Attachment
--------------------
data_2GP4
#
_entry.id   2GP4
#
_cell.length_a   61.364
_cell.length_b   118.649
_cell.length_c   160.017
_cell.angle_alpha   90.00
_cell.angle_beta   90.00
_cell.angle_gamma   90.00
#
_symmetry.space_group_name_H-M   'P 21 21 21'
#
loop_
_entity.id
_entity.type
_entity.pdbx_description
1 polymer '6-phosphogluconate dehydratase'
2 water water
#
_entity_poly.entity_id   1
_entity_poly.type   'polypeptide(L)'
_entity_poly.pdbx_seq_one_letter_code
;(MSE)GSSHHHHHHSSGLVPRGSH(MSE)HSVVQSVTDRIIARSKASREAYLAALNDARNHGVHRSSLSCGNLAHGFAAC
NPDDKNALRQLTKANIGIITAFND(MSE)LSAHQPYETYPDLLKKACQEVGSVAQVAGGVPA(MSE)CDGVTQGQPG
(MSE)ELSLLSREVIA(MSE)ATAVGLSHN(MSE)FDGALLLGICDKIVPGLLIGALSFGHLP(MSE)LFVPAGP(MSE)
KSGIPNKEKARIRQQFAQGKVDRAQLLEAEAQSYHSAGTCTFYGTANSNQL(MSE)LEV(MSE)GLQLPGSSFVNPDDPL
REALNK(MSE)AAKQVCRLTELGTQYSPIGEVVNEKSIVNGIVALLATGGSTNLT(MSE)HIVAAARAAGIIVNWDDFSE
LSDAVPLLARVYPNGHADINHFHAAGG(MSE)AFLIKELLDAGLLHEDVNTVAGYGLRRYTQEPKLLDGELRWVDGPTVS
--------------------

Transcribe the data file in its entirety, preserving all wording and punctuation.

data_2GP4
#
_entry.id   2GP4
#
_cell.length_a   61.364
_cell.length_b   118.649
_cell.length_c   160.017
_cell.angle_alpha   90.00
_cell.angle_beta   90.00
_cell.angle_gamma   90.00
#
_symmetry.space_group_name_H-M   'P 21 21 21'
#
loop_
_entity.id
_entity.type
_entity.pdbx_description
1 polymer '6-phosphogluconate dehydratase'
2 water water
#
_entity_poly.entity_id   1
_entity_poly.type   'polypeptide(L)'
_entity_poly.pdbx_seq_one_letter_code
;(MSE)GSSHHHHHHSSGLVPRGSH(MSE)HSVVQSVTDRIIARSKASREAYLAALNDARNHGVHRSSLSCGNLAHGFAAC
NPDDKNALRQLTKANIGIITAFND(MSE)LSAHQPYETYPDLLKKACQEVGSVAQVAGGVPA(MSE)CDGVTQGQPG
(MSE)ELSLLSREVIA(MSE)ATAVGLSHN(MSE)FDGALLLGICDKIVPGLLIGALSFGHLP(MSE)LFVPAGP(MSE)
KSGIPNKEKARIRQQFAQGKVDRAQLLEAEAQSYHSAGTCTFYGTANSNQL(MSE)LEV(MSE)GLQLPGSSFVNPDDPL
REALNK(MSE)AAKQVCRLTELGTQYSPIGEVVNEKSIVNGIVALLATGGSTNLT(MSE)HIVAAARAAGIIVNWDDFSE
LSDAVPLLARVYPNGHADINHFHAAGG(MSE)AFLIKELLDAGLLHEDVNTVAGYGLRRYTQEPKLLDGELRWVDGPTVS